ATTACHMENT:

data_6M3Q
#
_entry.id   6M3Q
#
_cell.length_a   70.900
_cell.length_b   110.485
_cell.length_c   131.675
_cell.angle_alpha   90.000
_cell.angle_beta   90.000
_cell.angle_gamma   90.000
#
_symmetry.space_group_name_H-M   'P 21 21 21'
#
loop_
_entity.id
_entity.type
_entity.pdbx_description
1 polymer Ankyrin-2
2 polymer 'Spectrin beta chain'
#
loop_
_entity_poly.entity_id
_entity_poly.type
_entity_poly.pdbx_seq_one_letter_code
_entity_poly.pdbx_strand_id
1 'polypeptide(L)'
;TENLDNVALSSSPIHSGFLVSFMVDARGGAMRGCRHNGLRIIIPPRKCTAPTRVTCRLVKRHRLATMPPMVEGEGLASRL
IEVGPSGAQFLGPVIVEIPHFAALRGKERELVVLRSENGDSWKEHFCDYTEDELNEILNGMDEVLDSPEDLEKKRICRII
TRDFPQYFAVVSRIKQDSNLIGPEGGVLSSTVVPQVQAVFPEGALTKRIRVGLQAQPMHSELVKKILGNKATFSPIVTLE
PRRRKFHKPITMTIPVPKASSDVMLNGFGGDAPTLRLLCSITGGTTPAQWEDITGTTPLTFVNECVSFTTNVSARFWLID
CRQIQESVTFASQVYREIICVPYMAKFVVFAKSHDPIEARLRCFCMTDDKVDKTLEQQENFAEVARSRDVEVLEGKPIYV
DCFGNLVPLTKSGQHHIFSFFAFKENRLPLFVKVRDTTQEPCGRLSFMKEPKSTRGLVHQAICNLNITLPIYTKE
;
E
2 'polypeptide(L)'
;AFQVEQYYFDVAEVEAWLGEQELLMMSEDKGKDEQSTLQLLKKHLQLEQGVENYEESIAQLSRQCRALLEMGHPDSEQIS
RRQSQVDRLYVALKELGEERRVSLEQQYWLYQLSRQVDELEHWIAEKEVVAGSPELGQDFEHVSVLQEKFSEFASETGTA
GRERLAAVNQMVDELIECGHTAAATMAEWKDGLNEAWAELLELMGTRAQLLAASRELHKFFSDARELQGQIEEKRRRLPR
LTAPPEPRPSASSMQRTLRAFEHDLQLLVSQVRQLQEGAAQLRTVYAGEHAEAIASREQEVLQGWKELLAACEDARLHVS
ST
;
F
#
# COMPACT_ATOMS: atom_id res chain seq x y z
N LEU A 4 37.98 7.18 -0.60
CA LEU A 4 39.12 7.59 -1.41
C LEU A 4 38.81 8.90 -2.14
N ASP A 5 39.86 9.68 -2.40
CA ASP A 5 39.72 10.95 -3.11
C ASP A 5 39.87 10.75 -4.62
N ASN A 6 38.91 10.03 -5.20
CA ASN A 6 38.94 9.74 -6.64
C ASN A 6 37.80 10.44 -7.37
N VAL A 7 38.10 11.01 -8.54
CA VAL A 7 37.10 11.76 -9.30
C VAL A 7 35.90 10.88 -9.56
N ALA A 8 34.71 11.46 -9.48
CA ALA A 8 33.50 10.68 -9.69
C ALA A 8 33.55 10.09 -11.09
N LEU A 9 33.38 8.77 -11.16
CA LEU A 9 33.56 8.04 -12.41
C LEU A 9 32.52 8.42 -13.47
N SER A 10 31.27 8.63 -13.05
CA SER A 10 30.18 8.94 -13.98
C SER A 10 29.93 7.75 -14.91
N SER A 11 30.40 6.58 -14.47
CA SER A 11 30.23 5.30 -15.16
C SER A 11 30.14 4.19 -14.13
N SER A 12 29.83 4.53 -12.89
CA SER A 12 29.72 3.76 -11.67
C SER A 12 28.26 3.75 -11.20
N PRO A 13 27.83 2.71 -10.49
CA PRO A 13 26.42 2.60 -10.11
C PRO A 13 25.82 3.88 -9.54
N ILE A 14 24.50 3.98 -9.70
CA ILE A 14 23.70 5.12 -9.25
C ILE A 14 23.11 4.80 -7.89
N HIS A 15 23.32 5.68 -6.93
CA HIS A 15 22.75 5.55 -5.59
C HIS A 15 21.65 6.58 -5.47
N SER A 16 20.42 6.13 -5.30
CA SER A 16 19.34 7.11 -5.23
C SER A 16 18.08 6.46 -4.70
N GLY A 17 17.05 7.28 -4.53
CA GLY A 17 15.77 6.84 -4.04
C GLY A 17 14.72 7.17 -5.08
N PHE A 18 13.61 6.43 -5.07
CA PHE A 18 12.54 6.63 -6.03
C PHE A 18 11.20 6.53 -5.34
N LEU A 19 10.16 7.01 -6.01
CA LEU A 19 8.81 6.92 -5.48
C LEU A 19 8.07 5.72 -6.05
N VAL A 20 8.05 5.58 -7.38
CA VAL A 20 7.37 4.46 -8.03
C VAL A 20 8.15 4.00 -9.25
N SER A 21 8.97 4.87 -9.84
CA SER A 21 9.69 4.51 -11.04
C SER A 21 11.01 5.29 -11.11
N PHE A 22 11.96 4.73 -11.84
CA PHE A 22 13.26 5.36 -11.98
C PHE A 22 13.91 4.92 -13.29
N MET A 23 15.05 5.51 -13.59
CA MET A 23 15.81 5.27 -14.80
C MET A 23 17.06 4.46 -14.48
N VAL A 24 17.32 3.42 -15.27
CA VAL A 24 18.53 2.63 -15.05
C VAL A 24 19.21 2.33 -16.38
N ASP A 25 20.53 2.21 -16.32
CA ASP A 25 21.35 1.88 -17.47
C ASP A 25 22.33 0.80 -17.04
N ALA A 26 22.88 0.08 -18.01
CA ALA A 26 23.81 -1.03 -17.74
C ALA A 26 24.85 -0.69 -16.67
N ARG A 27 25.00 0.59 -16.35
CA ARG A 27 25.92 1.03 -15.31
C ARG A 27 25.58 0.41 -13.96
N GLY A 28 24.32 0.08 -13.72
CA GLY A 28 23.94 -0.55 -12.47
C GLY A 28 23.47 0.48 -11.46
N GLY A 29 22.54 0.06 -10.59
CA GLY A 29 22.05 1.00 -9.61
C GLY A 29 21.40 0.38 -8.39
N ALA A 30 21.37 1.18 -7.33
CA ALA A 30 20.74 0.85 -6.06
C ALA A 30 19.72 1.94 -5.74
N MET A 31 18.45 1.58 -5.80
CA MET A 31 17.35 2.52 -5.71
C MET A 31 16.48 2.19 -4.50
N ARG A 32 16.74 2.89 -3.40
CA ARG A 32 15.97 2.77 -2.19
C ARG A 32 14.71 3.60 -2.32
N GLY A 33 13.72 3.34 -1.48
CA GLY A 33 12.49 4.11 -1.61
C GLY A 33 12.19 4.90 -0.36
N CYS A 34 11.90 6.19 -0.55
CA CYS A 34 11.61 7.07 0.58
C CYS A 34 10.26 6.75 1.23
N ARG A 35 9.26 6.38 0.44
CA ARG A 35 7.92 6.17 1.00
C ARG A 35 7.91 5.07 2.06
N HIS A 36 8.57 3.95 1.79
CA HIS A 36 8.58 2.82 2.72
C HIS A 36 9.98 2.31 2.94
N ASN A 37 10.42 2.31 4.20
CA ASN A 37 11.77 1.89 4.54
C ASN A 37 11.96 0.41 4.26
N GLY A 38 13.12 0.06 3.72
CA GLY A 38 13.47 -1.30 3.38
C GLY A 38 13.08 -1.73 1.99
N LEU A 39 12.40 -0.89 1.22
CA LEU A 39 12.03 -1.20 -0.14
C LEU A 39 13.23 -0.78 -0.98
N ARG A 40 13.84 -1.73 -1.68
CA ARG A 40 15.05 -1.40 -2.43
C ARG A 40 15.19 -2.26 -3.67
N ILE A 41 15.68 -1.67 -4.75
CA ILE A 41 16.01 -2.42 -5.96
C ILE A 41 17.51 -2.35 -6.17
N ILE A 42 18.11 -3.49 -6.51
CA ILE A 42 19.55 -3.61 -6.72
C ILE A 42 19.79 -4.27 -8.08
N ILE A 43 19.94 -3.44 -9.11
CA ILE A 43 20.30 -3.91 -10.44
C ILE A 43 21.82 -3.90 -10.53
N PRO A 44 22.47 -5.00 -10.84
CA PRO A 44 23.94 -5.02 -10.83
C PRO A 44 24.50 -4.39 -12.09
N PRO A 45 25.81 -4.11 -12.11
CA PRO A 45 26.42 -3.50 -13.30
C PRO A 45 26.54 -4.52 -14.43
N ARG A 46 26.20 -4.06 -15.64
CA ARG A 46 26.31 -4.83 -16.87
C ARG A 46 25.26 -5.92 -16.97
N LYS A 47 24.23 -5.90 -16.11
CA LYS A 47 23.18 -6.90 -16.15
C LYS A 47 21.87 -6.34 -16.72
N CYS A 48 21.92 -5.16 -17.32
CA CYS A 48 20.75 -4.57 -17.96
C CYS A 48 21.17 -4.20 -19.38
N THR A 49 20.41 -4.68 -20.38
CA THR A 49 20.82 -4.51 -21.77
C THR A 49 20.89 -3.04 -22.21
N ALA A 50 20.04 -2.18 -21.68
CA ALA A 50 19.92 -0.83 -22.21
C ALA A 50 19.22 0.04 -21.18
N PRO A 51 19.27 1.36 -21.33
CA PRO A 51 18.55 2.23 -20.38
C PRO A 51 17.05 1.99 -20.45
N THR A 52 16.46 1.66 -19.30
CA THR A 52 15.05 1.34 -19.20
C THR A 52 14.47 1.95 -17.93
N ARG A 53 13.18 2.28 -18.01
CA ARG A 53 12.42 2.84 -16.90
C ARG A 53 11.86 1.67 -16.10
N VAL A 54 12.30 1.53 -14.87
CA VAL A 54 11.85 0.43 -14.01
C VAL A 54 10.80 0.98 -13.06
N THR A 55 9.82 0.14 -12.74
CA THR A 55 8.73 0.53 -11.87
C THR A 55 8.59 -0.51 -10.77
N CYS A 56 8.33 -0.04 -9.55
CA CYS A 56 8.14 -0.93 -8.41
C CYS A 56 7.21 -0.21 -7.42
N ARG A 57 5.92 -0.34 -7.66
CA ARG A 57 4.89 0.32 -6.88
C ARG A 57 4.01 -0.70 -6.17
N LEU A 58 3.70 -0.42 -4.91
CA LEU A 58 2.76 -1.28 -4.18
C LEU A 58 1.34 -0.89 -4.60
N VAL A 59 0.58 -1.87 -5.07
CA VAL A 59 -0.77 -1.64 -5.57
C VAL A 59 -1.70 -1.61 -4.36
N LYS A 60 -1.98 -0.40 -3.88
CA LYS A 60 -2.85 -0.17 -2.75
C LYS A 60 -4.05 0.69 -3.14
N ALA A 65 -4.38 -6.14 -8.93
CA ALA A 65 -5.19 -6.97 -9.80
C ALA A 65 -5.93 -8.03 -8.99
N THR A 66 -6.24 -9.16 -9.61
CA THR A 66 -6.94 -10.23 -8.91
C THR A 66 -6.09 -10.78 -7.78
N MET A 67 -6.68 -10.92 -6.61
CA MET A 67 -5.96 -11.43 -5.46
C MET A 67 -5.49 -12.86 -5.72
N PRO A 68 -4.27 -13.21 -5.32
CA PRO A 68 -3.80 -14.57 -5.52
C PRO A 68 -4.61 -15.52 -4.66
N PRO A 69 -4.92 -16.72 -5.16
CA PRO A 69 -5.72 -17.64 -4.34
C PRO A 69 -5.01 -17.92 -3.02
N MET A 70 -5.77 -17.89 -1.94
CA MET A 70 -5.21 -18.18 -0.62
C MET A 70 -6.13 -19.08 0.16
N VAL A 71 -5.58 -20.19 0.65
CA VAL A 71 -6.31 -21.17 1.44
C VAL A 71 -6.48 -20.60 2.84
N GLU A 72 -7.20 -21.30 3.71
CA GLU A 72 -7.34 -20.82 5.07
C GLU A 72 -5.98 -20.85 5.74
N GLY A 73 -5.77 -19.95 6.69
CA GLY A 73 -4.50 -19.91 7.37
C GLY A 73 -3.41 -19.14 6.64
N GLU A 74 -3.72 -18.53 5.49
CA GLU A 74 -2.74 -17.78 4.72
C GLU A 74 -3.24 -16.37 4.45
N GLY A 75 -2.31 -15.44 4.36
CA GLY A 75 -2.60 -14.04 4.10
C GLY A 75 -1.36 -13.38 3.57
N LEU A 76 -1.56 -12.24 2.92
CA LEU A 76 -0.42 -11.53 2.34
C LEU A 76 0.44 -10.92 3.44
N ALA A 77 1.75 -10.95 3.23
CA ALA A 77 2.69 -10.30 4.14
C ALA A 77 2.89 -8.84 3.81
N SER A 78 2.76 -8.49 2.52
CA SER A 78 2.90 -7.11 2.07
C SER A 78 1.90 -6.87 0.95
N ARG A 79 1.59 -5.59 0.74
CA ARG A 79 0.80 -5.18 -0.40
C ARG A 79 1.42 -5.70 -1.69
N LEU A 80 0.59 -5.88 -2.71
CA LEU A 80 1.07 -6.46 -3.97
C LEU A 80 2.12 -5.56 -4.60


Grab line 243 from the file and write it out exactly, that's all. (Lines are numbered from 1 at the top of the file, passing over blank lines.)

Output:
N GLU A 74 -3.72 -18.53 5.49